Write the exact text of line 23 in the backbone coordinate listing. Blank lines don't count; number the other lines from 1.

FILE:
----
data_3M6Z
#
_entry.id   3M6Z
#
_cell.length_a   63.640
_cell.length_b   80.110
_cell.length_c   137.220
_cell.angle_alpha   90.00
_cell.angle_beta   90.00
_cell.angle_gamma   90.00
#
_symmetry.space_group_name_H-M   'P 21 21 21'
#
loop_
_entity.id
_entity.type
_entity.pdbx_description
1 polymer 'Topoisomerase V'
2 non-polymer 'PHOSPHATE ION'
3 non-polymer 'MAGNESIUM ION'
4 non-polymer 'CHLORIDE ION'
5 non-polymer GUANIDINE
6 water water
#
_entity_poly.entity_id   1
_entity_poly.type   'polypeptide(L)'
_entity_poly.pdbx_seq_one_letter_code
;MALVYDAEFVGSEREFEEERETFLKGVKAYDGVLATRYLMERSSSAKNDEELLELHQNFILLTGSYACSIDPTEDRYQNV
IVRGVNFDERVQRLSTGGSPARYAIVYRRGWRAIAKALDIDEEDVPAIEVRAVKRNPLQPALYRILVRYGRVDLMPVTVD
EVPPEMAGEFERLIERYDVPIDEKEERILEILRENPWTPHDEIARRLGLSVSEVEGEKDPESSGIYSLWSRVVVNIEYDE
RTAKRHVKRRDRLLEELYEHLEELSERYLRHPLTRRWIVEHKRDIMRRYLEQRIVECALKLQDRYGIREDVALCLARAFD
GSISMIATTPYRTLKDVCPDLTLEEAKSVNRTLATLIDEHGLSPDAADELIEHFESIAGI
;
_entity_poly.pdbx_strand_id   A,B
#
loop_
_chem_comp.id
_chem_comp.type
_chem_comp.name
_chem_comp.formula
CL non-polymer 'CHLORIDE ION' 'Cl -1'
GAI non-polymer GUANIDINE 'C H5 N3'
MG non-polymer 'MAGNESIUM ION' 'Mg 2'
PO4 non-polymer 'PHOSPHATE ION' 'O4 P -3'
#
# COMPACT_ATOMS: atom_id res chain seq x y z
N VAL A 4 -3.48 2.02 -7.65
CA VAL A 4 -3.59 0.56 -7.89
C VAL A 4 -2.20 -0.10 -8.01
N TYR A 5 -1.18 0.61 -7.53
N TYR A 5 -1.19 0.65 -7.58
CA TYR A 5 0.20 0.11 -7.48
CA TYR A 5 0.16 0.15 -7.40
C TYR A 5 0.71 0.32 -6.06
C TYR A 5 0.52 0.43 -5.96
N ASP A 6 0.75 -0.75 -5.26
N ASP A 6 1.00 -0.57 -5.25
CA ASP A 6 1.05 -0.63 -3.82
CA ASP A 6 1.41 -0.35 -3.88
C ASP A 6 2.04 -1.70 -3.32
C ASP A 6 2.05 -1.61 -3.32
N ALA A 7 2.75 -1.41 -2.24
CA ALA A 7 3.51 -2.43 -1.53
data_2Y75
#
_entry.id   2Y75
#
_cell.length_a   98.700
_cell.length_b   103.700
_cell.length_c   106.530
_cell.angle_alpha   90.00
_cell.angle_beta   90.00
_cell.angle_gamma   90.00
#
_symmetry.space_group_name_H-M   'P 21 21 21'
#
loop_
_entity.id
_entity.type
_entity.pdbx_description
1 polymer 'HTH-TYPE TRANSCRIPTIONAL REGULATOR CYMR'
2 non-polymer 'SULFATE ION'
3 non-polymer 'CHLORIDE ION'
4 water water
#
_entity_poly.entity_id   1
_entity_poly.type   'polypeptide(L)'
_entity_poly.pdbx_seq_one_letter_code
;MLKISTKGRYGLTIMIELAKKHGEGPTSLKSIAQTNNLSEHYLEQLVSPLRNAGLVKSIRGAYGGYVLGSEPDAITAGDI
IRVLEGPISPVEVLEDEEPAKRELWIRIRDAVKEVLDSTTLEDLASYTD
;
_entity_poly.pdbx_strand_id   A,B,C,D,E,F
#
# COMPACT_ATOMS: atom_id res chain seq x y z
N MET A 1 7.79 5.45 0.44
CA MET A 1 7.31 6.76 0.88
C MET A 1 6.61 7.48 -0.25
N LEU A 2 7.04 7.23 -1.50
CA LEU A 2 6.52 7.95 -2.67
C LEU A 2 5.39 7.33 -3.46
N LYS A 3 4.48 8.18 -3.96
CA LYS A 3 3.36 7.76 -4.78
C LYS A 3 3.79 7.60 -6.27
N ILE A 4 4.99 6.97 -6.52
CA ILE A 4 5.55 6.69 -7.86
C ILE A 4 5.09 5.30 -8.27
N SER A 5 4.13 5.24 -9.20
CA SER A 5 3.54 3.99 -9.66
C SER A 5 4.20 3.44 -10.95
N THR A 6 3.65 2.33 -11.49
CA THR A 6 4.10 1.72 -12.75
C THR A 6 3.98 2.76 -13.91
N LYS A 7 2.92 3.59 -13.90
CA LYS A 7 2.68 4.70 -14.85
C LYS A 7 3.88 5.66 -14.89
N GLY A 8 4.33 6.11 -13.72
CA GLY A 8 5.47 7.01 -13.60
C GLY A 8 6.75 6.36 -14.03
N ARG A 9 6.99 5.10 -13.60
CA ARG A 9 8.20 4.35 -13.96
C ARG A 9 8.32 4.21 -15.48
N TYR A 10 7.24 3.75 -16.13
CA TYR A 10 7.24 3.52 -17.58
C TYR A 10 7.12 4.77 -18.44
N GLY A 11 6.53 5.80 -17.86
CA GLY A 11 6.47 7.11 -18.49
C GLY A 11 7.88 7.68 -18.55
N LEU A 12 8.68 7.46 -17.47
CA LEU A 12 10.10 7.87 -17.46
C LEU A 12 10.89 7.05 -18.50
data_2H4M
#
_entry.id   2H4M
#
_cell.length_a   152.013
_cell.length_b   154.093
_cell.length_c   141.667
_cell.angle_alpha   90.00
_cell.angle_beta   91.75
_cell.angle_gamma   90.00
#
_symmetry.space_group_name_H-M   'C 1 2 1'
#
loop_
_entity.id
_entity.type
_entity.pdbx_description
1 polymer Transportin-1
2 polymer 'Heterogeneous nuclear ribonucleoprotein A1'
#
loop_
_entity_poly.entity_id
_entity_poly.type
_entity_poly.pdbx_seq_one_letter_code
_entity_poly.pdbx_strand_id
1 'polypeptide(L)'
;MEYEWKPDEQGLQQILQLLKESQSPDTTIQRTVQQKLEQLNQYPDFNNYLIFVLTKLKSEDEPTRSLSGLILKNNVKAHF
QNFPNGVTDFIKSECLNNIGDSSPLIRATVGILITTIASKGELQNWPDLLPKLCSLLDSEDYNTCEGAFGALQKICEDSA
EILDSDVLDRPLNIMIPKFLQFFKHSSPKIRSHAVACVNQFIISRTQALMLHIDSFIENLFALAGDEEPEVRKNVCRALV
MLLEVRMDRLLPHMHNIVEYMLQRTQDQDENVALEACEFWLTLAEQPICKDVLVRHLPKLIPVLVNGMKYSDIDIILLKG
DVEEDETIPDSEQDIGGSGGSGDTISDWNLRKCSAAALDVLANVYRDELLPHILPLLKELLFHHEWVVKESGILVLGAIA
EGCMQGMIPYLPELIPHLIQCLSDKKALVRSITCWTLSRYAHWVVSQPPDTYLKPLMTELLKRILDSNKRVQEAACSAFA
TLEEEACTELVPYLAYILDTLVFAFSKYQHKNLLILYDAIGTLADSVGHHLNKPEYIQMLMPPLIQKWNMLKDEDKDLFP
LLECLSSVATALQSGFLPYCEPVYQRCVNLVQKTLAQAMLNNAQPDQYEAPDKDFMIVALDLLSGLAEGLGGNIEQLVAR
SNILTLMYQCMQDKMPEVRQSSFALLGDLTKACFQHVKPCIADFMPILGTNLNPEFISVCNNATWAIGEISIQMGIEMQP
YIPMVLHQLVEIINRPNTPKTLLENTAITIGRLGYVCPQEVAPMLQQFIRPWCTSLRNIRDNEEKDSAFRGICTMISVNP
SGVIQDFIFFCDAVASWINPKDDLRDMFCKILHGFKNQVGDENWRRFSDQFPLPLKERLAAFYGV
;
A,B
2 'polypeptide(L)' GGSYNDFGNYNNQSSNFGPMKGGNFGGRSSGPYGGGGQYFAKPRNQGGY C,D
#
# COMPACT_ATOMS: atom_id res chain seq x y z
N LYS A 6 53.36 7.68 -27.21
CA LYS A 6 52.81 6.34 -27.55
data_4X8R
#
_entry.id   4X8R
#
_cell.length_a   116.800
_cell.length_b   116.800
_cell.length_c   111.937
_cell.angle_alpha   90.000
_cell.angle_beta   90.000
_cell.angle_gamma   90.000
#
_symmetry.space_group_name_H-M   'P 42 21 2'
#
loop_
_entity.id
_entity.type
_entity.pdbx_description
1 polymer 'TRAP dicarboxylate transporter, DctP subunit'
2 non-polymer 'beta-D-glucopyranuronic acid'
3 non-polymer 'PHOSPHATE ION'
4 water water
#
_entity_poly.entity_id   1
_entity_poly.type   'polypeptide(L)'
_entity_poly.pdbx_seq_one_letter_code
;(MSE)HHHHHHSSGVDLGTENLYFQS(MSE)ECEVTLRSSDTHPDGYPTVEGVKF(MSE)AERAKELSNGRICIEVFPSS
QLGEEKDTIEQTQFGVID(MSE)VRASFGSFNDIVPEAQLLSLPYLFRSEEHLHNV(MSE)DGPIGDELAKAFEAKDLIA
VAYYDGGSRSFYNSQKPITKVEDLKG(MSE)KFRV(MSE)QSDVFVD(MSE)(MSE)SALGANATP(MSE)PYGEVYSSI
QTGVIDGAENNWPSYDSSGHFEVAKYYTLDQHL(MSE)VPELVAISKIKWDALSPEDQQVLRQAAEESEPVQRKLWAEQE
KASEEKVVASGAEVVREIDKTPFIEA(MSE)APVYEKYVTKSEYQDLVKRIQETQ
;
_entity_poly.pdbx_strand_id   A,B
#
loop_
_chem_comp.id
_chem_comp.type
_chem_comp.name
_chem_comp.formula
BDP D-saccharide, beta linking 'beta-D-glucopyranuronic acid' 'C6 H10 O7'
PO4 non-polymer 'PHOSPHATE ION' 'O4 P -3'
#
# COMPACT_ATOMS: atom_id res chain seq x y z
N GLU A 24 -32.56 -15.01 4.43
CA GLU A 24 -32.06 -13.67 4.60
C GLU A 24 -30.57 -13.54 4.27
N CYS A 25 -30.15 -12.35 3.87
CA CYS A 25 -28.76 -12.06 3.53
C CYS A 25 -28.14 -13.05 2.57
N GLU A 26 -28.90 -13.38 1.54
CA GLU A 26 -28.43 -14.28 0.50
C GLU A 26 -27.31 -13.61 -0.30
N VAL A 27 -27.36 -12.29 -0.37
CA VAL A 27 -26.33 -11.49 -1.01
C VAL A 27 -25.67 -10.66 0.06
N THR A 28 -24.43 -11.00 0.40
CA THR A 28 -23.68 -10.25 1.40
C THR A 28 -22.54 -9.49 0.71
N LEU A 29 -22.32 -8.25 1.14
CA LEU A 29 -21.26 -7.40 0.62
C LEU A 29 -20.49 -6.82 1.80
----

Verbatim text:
6 water water